Written by Harriet McDougal
Computers made it easier. Actually, first an electric typewriter made it easier. Robert Jordan was an engineer by training, and he really liked a clean typescript. He had begun by writing by hand on yellow legal pads, and when he switched to a typewriter he called his work “typing” rather than “writing.” This lasted for a while. He said, at one point, “The only difference between my work and that of a typist is that I have to make up what I type.” But of course he loved it.
And then computers entered our lives. I worked on a TRS-80, eventually adding an external drive; he cleverly bought an Apple III – a dog of a machine, which still contains some files we have never been able to access. Now that his papers and that machine are in the Addlestone Library of the College of Charleston, the archivists may be able to pry the information out.
Then there came the days of compatible laptops, so that he could finish a chapter in his machine and give me the disk to read in my machine. I recall one book we finished this way in the Murray Hill Hotel, an easy jump from Tor’s offices in the Flatiron building. When the chapter was ready I would jump in a taxi with my laptop to turn it in to Tor – then gallop back to the hotel for more editing.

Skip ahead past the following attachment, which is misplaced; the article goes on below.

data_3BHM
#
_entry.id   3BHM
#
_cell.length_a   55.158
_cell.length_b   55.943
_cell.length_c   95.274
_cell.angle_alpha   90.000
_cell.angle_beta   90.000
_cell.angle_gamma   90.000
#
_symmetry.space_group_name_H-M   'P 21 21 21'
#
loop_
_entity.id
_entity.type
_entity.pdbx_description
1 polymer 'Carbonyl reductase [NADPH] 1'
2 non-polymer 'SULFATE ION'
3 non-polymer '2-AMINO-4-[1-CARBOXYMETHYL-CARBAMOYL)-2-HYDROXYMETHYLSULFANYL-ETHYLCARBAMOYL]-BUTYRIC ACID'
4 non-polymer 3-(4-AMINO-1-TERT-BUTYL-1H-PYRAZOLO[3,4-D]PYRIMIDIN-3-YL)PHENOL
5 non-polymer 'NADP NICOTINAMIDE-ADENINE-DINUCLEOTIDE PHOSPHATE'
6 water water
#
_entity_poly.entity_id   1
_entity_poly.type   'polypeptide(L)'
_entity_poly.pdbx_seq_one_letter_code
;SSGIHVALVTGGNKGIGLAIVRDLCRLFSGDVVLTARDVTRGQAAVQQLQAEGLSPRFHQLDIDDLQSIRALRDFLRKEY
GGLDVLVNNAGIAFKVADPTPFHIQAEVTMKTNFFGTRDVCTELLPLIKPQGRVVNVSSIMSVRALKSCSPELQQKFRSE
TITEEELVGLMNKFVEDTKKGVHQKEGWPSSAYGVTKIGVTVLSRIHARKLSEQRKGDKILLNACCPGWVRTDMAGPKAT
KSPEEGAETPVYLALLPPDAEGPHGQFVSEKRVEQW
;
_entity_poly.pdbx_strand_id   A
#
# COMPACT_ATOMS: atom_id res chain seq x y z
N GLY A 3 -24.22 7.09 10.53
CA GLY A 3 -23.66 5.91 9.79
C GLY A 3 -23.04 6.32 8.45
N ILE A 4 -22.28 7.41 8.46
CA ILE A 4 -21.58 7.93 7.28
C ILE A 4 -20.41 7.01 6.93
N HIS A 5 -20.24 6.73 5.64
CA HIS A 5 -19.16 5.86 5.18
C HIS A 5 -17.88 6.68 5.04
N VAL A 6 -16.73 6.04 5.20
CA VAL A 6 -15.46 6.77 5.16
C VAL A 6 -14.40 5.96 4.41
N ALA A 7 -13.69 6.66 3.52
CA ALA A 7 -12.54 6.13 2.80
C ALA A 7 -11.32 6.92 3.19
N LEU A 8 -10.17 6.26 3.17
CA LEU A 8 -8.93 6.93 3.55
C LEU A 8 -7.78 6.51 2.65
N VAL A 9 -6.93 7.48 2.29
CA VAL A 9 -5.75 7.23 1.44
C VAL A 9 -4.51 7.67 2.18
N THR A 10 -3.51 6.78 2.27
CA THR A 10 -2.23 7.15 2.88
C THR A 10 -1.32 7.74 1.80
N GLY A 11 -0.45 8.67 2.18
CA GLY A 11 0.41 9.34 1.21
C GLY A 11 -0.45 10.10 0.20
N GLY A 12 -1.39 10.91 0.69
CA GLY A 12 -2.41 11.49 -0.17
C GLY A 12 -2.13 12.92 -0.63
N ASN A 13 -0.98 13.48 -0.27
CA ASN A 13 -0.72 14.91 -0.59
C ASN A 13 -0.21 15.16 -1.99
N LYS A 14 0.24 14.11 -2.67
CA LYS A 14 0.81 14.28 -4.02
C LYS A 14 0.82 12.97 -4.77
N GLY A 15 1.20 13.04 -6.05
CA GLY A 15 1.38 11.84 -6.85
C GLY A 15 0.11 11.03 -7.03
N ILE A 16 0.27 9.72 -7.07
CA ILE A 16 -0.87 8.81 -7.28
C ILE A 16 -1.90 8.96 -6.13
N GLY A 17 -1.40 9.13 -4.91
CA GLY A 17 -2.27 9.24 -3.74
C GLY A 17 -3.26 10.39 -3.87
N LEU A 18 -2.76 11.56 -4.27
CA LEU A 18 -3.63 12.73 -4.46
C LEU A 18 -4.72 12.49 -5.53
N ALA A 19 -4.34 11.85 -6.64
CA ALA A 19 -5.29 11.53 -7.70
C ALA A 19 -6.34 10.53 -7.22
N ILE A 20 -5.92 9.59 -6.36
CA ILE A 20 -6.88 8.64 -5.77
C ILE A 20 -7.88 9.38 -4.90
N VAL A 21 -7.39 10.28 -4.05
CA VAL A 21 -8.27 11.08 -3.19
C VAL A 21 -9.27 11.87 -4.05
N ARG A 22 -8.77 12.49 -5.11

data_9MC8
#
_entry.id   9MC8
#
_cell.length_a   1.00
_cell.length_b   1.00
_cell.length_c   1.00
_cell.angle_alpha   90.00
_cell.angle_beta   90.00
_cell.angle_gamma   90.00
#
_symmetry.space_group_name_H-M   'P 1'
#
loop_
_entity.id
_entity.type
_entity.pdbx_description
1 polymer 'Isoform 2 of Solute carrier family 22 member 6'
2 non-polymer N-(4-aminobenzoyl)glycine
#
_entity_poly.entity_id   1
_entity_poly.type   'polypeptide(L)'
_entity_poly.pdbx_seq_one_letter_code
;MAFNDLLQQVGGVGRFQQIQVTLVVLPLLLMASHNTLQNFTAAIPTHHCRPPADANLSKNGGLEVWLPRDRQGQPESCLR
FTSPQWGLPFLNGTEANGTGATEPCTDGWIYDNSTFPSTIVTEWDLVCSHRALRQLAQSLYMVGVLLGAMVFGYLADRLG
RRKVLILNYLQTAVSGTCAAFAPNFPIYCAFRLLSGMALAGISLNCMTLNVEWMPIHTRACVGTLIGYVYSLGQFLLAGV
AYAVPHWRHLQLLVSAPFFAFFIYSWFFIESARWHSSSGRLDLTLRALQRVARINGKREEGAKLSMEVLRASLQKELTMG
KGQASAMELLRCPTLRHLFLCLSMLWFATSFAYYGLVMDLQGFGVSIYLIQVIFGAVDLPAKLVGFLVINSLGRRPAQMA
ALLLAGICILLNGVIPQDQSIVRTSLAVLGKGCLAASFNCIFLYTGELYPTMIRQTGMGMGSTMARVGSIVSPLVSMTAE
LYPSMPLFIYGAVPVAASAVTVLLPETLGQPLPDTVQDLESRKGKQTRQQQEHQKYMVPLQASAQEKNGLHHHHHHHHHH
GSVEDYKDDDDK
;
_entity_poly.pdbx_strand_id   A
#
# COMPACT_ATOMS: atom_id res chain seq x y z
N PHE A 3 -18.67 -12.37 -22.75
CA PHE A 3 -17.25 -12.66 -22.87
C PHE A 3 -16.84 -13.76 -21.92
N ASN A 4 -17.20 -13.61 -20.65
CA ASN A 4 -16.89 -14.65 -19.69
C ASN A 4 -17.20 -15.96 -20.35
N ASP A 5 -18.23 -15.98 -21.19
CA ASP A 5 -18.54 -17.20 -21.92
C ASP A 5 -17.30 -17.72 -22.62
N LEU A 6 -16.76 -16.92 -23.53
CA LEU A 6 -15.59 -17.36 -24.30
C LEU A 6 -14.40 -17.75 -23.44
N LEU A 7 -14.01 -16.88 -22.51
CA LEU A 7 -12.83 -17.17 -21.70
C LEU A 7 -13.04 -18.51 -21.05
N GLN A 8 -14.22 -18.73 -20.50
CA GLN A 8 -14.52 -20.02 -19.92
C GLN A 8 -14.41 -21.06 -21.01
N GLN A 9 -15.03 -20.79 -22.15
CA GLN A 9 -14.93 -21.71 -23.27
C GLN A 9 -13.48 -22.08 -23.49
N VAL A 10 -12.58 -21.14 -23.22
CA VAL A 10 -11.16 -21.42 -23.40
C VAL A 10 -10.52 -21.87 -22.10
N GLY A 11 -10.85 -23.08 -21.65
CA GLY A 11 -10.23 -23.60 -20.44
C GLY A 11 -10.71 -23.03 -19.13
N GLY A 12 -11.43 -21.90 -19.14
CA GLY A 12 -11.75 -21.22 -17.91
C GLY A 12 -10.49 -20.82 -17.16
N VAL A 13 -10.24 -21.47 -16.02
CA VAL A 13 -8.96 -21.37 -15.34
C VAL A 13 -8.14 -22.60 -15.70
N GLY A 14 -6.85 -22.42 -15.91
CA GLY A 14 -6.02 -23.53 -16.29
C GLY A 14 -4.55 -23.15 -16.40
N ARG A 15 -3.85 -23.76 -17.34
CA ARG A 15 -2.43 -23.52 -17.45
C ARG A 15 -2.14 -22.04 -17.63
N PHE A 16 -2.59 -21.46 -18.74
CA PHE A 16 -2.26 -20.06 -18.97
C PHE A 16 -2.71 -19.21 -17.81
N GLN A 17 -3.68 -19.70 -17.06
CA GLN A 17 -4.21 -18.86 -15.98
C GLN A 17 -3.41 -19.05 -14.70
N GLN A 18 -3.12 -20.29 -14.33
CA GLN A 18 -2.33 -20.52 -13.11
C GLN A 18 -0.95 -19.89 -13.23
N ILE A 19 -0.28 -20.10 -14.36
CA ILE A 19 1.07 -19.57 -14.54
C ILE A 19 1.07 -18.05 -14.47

We were doing that because the book was late. Weren’t they all? Tom Doherty performed miracles in getting the books produced in no time at all. But what Robert Jordan did under the pressure of deadlines – even if he missed them, the pressure was THERE – seems, as I look back, to be little short of miraculous, too.
He began all his books with the wind blowing. Breath, to instill life into his characters. In the Bible, Job 33:4 says, “The Spirit of God hath made me, and the breath of the Almighty hath given me life.” When other writers would talk of their characters taking on life of their own, and controlling the story, he said, “I am an Old Testament creator: My fist is in the middle of my characters’ lives.”
Oh, dear, dear man. And what a creator he was! And, as Scott Card said of The Eye of the World, what a powerful vision of good and evil.
On January 8 you will see the final turning of his powerful vision. It comes to you with his love. And mine.
From the Tor/Forge January Wheel of Time newsletter. Sign up to receive our newsletter via email.
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